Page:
RENTON — Kevin Williams pinpointed his two most vivid memories of playing defensive tackle for the Minnesota Vikings in games against the Seattle Seahawks.
One, it was just plain unfair for a 311-pound veteran to have to try to chase around after speedy quarterback Russell Wilson. And, two, the Seahawks were a team that obviously had a lot of fun playing the game.
At Tuesday’s first practice of Seahawks minicamp, Williams got to be a part of the fun — although he was still asked to try to corner Wilson during the scrimmage portion of practice.
After spending 11 seasons in Minnesota, and making six Pro Bowls and five All-Pro teams, Williams landed in Seattle as a free agent.
And after his first practice at the team headquarters, he said he saw exactly what he expected.
“Anyone who ever watched them play lately (could see) how much fun they’re having, offensively and defensively,” Williams said. “Having fun and doing things right ended up with a lot of wins and winning the Super Bowl last year.”
Williams will be 34 in August, but he looked lean and quick in practice Tuesday. Several times he pursued downfield after running backs, or all the way to the sideline on plays around the edge.
It was only minicamp, and he’s a proven veteran, but he was not taking any plays off. Of course, he’s used to that.
Not only did Williams start 15 games last season, but he also played 720 snaps — far more than any other Seahawks interior lineman was asked to play last year. Big guys like Brandon Mebane (532 snaps) and Tony McDaniel (527) benefited from the Seahawks deep rotation.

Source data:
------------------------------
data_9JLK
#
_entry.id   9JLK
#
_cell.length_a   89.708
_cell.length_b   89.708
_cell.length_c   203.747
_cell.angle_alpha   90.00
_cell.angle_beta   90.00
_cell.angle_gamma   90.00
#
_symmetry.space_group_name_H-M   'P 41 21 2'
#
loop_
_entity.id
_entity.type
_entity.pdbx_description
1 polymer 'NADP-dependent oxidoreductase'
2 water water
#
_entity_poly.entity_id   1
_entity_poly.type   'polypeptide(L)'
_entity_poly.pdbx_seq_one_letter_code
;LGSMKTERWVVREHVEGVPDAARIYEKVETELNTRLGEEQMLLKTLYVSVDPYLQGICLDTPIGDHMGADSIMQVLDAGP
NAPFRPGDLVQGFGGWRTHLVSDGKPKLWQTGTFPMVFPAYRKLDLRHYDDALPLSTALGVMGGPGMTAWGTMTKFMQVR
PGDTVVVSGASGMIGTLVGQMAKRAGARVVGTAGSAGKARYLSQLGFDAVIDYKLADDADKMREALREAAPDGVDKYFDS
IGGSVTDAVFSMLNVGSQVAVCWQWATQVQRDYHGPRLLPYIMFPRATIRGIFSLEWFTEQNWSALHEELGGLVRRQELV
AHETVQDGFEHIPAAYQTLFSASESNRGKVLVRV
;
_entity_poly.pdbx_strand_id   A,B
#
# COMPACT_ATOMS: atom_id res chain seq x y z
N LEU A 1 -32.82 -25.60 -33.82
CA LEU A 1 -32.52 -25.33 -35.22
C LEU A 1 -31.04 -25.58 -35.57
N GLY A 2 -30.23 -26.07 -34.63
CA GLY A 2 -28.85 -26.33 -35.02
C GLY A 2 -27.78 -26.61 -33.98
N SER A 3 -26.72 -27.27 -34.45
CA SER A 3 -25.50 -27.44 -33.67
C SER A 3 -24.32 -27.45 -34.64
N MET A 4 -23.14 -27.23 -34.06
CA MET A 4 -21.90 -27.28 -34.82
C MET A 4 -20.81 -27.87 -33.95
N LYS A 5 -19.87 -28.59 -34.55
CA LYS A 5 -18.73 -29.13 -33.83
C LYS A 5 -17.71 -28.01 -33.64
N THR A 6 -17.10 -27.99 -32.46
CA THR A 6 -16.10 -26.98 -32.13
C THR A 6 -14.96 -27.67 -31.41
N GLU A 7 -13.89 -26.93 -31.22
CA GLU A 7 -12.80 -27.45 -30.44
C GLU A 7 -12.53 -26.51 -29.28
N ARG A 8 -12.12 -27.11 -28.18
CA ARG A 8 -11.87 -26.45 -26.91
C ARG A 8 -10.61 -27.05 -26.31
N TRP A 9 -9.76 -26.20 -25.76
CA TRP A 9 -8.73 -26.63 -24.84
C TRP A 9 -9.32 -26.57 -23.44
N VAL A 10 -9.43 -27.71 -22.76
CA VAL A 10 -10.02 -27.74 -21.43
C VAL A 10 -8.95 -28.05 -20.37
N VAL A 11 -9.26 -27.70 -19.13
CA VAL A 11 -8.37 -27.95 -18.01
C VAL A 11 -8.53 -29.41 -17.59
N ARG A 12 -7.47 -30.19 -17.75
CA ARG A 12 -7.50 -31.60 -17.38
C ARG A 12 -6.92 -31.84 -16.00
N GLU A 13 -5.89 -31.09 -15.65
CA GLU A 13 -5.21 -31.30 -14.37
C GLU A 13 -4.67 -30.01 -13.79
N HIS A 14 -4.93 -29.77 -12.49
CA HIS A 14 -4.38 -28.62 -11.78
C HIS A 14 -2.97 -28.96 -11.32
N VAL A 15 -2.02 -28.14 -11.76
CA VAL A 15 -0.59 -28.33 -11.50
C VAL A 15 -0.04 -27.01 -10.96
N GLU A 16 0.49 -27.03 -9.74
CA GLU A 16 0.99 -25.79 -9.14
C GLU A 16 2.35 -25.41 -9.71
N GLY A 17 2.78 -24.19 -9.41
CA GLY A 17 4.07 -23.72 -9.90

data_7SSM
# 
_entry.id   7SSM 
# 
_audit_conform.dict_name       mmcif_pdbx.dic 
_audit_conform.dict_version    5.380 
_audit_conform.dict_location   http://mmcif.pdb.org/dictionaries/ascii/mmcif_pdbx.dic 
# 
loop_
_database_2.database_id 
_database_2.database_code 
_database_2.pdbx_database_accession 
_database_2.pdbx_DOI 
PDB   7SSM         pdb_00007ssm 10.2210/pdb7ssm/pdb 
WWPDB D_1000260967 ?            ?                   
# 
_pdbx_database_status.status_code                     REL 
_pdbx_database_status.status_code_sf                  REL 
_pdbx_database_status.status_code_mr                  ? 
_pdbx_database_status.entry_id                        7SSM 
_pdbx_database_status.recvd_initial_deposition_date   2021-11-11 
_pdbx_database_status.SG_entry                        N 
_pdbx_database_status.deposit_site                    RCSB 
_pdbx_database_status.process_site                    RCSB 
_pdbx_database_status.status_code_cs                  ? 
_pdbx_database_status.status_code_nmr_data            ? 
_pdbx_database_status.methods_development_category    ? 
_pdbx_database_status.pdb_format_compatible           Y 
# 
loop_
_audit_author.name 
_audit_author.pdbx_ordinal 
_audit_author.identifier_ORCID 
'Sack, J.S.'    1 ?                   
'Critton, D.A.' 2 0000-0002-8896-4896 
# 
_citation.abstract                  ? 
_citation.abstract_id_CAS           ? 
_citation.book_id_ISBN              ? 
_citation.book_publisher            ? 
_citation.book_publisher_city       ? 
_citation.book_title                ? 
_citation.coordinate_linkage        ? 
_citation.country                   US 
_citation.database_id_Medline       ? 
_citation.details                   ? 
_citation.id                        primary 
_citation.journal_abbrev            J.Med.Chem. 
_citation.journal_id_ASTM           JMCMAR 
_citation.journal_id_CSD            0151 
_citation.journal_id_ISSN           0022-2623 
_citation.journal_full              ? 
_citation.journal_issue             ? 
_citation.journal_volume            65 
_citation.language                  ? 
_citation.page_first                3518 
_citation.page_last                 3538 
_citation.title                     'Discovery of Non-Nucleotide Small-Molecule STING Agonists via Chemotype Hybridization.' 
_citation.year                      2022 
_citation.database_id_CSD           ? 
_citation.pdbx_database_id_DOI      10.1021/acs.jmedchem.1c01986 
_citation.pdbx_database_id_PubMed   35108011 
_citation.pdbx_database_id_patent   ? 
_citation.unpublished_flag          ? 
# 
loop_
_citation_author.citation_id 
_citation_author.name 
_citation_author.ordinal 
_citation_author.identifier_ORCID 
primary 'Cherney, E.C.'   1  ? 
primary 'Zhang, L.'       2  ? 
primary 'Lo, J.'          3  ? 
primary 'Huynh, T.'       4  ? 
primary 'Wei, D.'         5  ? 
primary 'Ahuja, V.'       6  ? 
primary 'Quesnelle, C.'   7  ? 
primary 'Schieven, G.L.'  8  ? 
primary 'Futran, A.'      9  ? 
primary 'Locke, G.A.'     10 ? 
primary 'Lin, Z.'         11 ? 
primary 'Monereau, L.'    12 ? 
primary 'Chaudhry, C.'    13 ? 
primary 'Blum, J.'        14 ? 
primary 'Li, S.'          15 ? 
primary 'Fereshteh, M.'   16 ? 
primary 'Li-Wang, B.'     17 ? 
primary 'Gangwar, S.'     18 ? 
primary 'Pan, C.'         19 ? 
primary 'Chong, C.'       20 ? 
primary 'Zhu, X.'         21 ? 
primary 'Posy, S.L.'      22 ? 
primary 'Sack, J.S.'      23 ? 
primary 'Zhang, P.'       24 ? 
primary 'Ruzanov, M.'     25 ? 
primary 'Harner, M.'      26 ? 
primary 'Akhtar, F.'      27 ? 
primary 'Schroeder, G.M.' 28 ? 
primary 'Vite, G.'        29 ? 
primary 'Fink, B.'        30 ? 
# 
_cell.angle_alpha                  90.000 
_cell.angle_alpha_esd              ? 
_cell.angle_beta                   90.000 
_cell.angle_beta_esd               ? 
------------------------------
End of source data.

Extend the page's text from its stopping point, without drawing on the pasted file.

It was part of the recruiting job coach Pete Carroll did to get Williams to come to Seattle rather than stay in Minnesota or go with the Patriots, who also vied for his services.
“He’s likely to be able to play quite a bit less and be a big factor for us; that’s more our style,” Carroll said. “Kevin has been a fantastic 3-technique in this league for years and years and years. He’s such a great competitor. Everybody loves what this guy is about. We had him in early, learned about him, studied him, and talked to a million people about him.”
Williams is a big-bodied guy who can stop the run on the order of a Red Bryant, but also is a threat to get to the passer from the inside as Michael Bennett did so well last season.
Right now, Mebane and McDaniel are starters on the interior defensive line, with Jordan Hill and Jesse Williams, a pair of 2013 draft picks also pushing for playing time.
“We always have cherished the big guys,” Carroll said. “There was a spot we thought of for Kevin. We talked to him for a really long time.”
Williams’ appeal was not just for his physical skills. Carroll saw him as a good fit in the locker room, too, as a veteran leader.
“We have tremendous respect for the person he is, the competitor he is, the leader he is. He just brings a tremendous amount to our club,” Carroll said.
After he considered the situation, the chance to play a little less would “maximize the ability I have,” said Williams, adding he’s mostly seeing action on “first- and second-down stuff right now, until I get acclimated to what we’re doing, and if I play well enough I’ll earn some nickel stuff.”
The Vikings have been inconsistent in recent years, he said, whereas Seattle seemed to have so much to offer to a free agent.
“This is a great group of young guys that’s doing stuff right and winning in Seattle,” Williams said. “I just thought it was the best fit for me.”
Williams said he was definitely swayed by Carroll’s recruiting pitch.
“He was just constantly telling me how (much) I could help them and he wanted me onboard,” Williams said. “You know Coach Carroll; he’s an exciting guy all the time, and you just want to be around it. It’s just exciting to be around football and see guys having fun.”
And about trying to track down Wilson?
“It’s real annoying,” he said. “But I’m glad to be on his side.”firstname.lastname@example.org